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Light for the Burman vales;
For the islands of the sea!
For the coast where the slave-ship fills its sails
And her kidnapp'd babes the mother wails
Light for the ancient race
Exil'd from Zion's rest!
Homeless they roam from place to place,
They shudder at Sinai's fearful base;
Light for the darken'd earth!
Ye bless'd, its beams who shed, Shrink not, till the day-spring hath its birth, Till, wherever the footstep of man doth tread,
Salvation's banner spread broadly forth,
Shall gild the dream of the cradle-bed,
And clear the tomb
From its lingering gloom,
For the aged to rest his weary head.
TRUTH, knowledge, wisdom, love, oh! lay up these in
True wealth which we may share, and yet ourselves
died in Asia Minor, A. D. 1812, aged 31. He superintended the translations of the New Testament into Persian and Hindus tanee, and was instrumental in converting many Mohammedans as well as Hindoos.
TO A TAPER.
'Tis midnight.-On the globe dead slumber sits,
To watch, my taper, thy pale beacon burn,
And the sad meaning tear, unmixt with dread,
THE LAKE OF GENEVA.
CLEAR, placid Leman! thy contrasted lake, With the wild world I dwelt in, is a thing Which warns me, with its stillness, to forsake Earth's troubled waters for a purer spring. This quiet sail is as a noiseless wing To waft me from distraction; once I lov'd Torn ocean's roar, but thy soft murmuring Sounds sweet as if a sister's voice reprov'd, That I with stern delights should e'er have been so mov'd.
It is the hush of night, and all between
Thy margin and the mountains, dusk, yet clear, Mellow'd and mingling, yet distinctly seen, Save darken'd Jura, whose capt heights appear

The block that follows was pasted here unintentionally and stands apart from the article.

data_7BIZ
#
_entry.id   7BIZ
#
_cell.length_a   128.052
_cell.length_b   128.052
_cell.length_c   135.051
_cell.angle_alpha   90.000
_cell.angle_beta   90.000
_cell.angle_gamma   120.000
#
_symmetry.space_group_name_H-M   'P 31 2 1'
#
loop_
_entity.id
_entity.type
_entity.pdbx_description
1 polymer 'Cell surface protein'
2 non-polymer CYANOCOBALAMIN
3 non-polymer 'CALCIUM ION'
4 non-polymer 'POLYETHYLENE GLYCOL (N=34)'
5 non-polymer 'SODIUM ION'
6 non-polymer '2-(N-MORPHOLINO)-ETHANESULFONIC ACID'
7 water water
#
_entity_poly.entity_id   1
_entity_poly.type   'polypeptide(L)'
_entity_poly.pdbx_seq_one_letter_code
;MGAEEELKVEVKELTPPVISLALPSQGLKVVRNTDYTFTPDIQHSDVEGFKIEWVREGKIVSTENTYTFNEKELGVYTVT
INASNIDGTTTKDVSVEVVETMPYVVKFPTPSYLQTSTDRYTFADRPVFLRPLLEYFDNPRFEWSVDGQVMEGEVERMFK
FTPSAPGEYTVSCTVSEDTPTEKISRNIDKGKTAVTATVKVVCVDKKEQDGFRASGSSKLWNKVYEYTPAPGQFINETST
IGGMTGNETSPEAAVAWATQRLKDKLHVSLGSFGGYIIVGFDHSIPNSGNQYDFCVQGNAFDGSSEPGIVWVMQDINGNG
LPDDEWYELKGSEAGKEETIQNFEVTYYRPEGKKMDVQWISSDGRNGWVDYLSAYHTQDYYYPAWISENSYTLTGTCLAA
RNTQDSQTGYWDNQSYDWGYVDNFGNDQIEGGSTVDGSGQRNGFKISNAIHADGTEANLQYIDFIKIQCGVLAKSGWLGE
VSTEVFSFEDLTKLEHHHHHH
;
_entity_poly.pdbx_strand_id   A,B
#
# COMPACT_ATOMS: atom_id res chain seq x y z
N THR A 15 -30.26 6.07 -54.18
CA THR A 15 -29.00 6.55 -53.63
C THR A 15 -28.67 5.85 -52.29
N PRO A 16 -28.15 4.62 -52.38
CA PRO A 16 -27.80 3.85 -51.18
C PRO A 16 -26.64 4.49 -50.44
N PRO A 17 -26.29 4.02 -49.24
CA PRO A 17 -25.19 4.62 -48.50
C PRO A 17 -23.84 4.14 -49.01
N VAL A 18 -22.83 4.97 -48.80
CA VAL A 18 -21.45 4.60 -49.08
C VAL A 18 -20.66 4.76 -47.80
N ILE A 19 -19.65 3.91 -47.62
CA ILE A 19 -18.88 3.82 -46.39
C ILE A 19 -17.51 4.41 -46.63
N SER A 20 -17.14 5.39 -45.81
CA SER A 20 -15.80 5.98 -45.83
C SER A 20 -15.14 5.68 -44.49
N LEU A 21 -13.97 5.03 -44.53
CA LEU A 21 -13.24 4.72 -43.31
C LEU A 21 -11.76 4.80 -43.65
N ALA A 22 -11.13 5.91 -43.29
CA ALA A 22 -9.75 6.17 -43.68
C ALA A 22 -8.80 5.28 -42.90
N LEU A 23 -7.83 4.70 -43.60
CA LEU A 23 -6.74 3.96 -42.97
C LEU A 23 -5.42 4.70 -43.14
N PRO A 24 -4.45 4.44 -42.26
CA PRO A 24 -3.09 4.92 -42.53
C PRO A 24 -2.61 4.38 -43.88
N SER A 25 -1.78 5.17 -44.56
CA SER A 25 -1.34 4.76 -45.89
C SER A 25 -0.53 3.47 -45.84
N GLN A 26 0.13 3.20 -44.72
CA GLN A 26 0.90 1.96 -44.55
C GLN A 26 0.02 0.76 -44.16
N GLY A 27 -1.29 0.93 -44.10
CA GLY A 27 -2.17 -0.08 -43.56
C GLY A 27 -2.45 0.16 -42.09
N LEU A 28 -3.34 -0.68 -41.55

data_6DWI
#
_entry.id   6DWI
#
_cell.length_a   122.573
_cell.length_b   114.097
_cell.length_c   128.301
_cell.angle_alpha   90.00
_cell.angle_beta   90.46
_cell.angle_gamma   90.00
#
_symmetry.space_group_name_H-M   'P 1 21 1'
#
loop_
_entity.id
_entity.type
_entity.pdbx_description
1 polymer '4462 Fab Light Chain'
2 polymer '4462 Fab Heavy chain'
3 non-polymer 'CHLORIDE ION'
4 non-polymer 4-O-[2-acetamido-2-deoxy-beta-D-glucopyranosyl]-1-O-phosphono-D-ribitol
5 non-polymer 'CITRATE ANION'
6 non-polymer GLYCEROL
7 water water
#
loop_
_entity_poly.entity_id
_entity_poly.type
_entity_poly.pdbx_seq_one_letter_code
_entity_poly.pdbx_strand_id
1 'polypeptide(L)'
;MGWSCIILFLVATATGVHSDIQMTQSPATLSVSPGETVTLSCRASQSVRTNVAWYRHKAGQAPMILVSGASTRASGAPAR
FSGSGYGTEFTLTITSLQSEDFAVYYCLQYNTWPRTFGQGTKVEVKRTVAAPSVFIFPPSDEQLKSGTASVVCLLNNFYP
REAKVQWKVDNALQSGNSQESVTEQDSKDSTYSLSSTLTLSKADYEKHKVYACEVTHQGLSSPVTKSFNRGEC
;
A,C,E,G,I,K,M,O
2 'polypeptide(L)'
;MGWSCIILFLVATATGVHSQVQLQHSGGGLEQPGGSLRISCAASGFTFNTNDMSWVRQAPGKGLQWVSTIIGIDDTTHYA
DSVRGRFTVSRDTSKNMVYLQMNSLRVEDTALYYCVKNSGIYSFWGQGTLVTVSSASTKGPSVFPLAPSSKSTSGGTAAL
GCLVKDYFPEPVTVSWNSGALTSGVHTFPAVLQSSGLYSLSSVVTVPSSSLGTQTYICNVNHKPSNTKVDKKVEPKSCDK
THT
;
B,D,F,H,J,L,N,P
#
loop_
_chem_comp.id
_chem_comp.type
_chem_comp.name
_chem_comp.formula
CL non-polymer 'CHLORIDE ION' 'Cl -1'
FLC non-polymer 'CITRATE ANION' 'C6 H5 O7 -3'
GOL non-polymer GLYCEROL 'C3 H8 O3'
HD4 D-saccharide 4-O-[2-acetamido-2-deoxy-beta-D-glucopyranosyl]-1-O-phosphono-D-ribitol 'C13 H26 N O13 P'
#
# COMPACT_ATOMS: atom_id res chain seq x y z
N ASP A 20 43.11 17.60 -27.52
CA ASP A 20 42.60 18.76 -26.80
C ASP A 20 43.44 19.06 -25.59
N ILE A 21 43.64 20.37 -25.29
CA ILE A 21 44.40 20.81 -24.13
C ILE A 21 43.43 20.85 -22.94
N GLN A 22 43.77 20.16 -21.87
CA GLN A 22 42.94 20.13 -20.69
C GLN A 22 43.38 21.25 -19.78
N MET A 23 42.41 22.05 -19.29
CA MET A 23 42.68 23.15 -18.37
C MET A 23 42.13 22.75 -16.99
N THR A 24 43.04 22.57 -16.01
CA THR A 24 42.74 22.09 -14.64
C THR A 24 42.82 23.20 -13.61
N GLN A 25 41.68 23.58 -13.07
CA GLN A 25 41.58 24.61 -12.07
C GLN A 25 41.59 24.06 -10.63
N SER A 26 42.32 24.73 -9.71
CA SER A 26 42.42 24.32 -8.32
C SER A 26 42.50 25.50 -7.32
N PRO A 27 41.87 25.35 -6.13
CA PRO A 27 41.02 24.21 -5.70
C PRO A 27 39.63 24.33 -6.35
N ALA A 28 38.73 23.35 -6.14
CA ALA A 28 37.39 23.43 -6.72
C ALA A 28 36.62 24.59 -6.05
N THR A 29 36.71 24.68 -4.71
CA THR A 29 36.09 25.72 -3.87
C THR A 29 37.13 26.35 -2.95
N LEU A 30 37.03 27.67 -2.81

Precipitously steep; and drawing near,
There breathes a living fragrance from the shore Of flowers yet fresh with childhood; on the ear Drops the light drip of the suspended oar, Or chirps the grasshopper one good-night carol more:
He is an evening reveller, who makes
SOME murmur, when their sky is clear,
If one small speck of dark appear
In their great heaven of blue.
One ray of God's good mercy gild
In palaces are hearts that ask,
YE holy towers', that shade the wave-worn steep,
Of list'ning tearful, when the wild winds beat
Of midnight, when the moon is hid on high, Keeps her lone watch upon the topmost tow'r, And turns her ear to each expiring cry; Blest, if her aid some fainting wretch might save, And snatch him cold and speechless from the grave! BOWLES.
1 Bamborough Castle, near Alnwick, is one of the oldest in the kingdom, and stands upon a perpendicular rock, 150 feet above the level of the sea. It was purchased, with the manor, in 1715, by Lord Crewe, bishop of Durham, who left it for many charitable purposes, but more especially for that of ministering relief to the seamen and vessels that are cast on this dangerous coast. In order to carry out his benevolent intentions, a constant watch is kept at the top of the tower, whence signals are made to the fishermen of Holy Island as soon as any vessel is discovered to be in distress, as, owing to the size and fury of the breakers, it is generally impossible to put off from the main land in a severe storm: but such difficulty rarely occurs in Holy Island. Signals are also made use of to warn vessels in thick and stormy weather from that most dangerous cluster of rocks called the Fern Islands. Two men on horseback patrol the coast a distance of eight miles from sunset to sunrise every stormy night; a life-boat is kept in constant readiness; also machinery for raising sunken vessels: every precaution is taken to prevent wrecks from being plundered, and for restoring the property saved to its rightful owners. An asylum is offered in the castle for a week, or even longer, to shipwrecked persons; an infirmary receives them in sickness; and the bodies of the wrecked are interred within the precincts of the establishment.
THEN are they blest indeed; and swift the hours
Bind her as his.
Across the threshold led,
And every tear kiss'd off as soon as shed,
Nor many moons o'er hill and valley rise